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WATCH: What Arizona's Immigration Law Means for Organizers

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Originally published on Youthradio.org, the premier source for youth generated news throughout the globe.

By Denise Tejada

To find out what Arizona's new immigration law means for national community organizing efforts, Youth Radio spoke to Community Empowerment Coordinator and attorney Renee Saucedo, from La Raza Centro Legal.

In Arizona, walking to the corner store, or simply driving, can lead to arrests for undocumented immigrants. Bill 1070 gives authorities in the state of Arizona the right to detain, arrest and report a person to immigration, if they suspect the person is in this country illegally. It also makes transporting an illegal immigrant a crime--and that includes giving someone a ride.

Attorney Saucedo said she and her colleagues got to work as soon as Arizona's Governor Jane Brewer signed the bill. "Immigrant advocates of course were horrified by the passage of this law. But some said, at least this might push the debate around passing some kind of immigration reform or legalization law."

But according to Saucedo, it's up to immigrants to change the course of the national conversation. She says anti-immigrants' voices are much louder right now and "if our communities--mainly immigrant communities--organized and demand that a legalization law passed as a solution, then I think it's very possible."

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Even before it passed, Arizona's law sparked protests throughout the country. A group of Arizona students who came to be known as "The Capital 9" was arrested for disorderly conduct after the young people chained themselves to Arizona's capital building. Now, community members, students, and supporters against the new law have gathered throughout the country to protest against one of the toughest immigration laws to date.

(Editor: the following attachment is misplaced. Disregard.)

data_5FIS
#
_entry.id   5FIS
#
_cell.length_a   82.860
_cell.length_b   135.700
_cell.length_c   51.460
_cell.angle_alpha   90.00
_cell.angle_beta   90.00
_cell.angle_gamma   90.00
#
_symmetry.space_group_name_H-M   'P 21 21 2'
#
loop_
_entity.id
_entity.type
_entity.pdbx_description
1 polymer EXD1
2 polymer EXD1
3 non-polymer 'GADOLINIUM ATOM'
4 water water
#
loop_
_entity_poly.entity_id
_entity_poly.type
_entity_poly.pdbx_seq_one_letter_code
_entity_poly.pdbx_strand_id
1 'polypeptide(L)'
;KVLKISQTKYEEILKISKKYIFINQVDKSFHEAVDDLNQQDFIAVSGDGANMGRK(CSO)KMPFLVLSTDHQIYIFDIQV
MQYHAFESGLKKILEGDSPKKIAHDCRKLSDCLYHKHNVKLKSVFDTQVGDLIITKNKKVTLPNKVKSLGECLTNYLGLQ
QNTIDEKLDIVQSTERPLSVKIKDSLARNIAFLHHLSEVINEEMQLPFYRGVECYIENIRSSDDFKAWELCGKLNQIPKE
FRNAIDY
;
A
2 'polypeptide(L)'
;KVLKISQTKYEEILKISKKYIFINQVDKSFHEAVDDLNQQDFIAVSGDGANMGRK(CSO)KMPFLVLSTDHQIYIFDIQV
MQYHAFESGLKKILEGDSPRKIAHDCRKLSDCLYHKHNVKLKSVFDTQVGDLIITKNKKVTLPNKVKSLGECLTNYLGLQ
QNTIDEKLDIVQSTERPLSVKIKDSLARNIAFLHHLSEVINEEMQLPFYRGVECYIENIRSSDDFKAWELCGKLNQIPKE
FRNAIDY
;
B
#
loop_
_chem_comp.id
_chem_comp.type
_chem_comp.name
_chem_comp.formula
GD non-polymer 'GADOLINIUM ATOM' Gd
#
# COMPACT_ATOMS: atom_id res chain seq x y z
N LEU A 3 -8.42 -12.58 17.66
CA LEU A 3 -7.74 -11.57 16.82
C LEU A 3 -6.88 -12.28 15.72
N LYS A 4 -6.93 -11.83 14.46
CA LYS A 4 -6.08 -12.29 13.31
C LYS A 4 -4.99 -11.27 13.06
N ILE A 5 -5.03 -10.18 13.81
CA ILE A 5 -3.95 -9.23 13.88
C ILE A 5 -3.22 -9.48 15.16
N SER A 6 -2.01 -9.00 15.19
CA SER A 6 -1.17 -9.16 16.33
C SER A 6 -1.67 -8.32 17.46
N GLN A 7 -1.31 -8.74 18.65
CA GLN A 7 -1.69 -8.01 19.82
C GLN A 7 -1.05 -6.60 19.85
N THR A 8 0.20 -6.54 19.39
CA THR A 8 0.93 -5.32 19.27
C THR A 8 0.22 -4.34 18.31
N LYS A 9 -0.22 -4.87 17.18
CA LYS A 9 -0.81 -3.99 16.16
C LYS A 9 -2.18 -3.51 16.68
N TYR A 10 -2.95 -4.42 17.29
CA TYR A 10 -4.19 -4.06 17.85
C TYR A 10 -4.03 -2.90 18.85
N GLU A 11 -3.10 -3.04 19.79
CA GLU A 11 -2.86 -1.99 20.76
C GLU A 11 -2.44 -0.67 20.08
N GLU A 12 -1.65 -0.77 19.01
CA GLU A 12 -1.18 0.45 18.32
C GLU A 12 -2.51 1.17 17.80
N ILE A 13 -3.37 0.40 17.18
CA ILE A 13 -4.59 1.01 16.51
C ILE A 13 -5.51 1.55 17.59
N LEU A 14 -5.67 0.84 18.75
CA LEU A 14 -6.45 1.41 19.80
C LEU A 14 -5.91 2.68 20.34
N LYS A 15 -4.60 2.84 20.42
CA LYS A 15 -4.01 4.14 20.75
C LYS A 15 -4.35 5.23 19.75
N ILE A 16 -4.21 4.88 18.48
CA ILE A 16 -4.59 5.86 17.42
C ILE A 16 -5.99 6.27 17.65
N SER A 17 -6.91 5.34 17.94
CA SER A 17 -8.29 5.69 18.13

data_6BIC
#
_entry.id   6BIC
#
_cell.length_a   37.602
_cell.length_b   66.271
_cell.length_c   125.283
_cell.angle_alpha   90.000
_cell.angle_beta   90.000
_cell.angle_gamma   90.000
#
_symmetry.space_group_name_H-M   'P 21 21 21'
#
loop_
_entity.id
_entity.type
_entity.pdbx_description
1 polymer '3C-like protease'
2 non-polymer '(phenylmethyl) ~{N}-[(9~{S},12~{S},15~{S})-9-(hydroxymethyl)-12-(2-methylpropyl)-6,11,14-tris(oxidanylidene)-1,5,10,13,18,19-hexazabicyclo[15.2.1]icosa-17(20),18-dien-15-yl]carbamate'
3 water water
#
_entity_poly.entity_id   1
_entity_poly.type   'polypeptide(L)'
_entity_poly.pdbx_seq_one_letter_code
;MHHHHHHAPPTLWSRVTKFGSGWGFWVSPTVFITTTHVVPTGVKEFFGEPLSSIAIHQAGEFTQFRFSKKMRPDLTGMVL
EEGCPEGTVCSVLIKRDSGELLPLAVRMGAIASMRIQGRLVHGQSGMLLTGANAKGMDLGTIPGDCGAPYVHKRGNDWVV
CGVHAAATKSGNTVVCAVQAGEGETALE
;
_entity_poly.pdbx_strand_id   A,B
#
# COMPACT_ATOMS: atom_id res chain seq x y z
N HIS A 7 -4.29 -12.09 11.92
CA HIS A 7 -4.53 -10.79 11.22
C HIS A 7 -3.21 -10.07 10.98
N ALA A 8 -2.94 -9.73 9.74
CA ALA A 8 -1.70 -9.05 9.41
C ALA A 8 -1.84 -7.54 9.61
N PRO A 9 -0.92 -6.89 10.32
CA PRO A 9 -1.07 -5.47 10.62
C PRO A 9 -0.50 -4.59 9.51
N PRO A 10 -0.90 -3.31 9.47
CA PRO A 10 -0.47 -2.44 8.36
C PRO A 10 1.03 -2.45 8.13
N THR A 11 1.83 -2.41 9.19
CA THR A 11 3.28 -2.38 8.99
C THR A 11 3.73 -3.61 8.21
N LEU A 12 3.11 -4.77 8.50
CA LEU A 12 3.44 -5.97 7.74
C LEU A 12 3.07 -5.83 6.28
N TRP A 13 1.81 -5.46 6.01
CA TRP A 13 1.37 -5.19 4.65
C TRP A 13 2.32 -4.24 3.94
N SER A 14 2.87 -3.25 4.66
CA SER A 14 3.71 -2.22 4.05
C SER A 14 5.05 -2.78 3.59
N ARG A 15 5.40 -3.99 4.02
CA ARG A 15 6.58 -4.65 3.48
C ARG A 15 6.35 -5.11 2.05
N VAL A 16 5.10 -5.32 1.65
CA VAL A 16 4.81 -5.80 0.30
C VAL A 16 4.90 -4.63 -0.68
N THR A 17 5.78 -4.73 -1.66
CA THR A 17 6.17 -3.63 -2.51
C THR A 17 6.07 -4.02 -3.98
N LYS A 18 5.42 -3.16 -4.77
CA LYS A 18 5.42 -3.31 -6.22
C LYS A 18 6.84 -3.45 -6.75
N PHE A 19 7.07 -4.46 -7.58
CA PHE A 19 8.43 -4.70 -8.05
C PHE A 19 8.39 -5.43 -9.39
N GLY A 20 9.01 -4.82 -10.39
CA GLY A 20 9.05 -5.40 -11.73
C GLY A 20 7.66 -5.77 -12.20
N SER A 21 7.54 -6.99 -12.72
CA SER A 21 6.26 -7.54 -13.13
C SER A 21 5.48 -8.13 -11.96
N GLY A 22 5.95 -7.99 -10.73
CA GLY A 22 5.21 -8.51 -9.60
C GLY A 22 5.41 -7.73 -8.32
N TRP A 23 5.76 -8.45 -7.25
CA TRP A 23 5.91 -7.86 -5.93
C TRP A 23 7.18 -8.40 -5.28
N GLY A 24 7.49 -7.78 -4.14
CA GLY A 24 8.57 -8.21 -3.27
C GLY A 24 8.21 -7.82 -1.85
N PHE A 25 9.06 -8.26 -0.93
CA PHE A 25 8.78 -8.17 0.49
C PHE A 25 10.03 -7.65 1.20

Celebrities have publicly come out against the law too. Rap artist Pitbull recently canceled his show in Phoenix. The Cuban artist made the announcement via Facebook and Twitter. "I am canceling my concert in Phoenix on May 31... How is the country we enjoy and love bcuz of its human rights, freedom, opportunity and that has been built by immigrants, now start 2 deny them??.. It is contradicting 2 everything the USA stands 4...."

Renee Saucedo says the law is currently being challenged and thinks it stands a pretty good chance of being struck down legally. But she says that doesn't mean the fight should end: "If they didn't write a law this time that passed constitutional muster, then they'll do it again, and they'll keep doing until they get it right, if they think we're not going to respond."

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